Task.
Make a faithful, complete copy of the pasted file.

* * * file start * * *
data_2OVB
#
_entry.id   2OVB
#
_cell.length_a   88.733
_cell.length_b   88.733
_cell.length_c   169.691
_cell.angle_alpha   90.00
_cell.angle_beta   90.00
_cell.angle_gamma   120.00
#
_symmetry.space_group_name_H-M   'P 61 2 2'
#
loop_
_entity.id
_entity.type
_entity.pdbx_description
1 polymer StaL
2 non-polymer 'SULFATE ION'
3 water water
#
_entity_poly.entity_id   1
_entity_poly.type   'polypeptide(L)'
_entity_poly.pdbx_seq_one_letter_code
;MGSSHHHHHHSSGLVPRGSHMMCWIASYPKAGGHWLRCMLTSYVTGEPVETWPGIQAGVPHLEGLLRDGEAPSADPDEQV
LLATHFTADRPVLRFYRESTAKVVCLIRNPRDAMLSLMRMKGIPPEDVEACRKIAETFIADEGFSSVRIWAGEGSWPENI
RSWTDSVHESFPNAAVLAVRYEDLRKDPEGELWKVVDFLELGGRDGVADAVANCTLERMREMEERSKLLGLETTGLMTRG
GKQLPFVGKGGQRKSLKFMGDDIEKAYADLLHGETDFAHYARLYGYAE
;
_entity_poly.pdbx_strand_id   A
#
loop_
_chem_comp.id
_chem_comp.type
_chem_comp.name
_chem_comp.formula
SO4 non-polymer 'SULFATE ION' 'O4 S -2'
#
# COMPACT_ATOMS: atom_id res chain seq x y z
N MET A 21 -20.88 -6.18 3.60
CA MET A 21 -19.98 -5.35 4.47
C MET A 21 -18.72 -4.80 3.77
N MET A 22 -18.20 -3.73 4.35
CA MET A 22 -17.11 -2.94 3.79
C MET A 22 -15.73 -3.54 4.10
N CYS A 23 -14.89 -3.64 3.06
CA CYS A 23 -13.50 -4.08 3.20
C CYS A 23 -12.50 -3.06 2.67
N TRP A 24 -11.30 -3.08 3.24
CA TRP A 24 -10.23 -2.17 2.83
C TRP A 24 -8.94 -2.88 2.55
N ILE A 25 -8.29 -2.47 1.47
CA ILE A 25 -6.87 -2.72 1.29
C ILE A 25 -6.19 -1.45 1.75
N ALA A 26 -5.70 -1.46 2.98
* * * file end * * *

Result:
data_2OVB
#
_entry.id   2OVB
#
_cell.length_a   88.733
_cell.length_b   88.733
_cell.length_c   169.691
_cell.angle_alpha   90.00
_cell.angle_beta   90.00
_cell.angle_gamma   120.00
#
_symmetry.space_group_name_H-M   'P 61 2 2'
#
loop_
_entity.id
_entity.type
_entity.pdbx_description
1 polymer StaL
2 non-polymer 'SULFATE ION'
3 water water
#
_entity_poly.entity_id   1
_entity_poly.type   'polypeptide(L)'
_entity_poly.pdbx_seq_one_letter_code
;MGSSHHHHHHSSGLVPRGSHMMCWIASYPKAGGHWLRCMLTSYVTGEPVETWPGIQAGVPHLEGLLRDGEAPSADPDEQV
LLATHFTADRPVLRFYRESTAKVVCLIRNPRDAMLSLMRMKGIPPEDVEACRKIAETFIADEGFSSVRIWAGEGSWPENI
RSWTDSVHESFPNAAVLAVRYEDLRKDPEGELWKVVDFLELGGRDGVADAVANCTLERMREMEERSKLLGLETTGLMTRG
GKQLPFVGKGGQRKSLKFMGDDIEKAYADLLHGETDFAHYARLYGYAE
;
_entity_poly.pdbx_strand_id   A
#
loop_
_chem_comp.id
_chem_comp.type
_chem_comp.name
_chem_comp.formula
SO4 non-polymer 'SULFATE ION' 'O4 S -2'
#
# COMPACT_ATOMS: atom_id res chain seq x y z
N MET A 21 -20.88 -6.18 3.60
CA MET A 21 -19.98 -5.35 4.47
C MET A 21 -18.72 -4.80 3.77
N MET A 22 -18.20 -3.73 4.35
CA MET A 22 -17.11 -2.94 3.79
C MET A 22 -15.73 -3.54 4.10
N CYS A 23 -14.89 -3.64 3.06
CA CYS A 23 -13.50 -4.08 3.20
C CYS A 23 -12.50 -3.06 2.67
N TRP A 24 -11.30 -3.08 3.24
CA TRP A 24 -10.23 -2.17 2.83
C TRP A 24 -8.94 -2.88 2.55
N ILE A 25 -8.29 -2.47 1.47
CA ILE A 25 -6.87 -2.72 1.29
C ILE A 25 -6.19 -1.45 1.75
N ALA A 26 -5.70 -1.46 2.98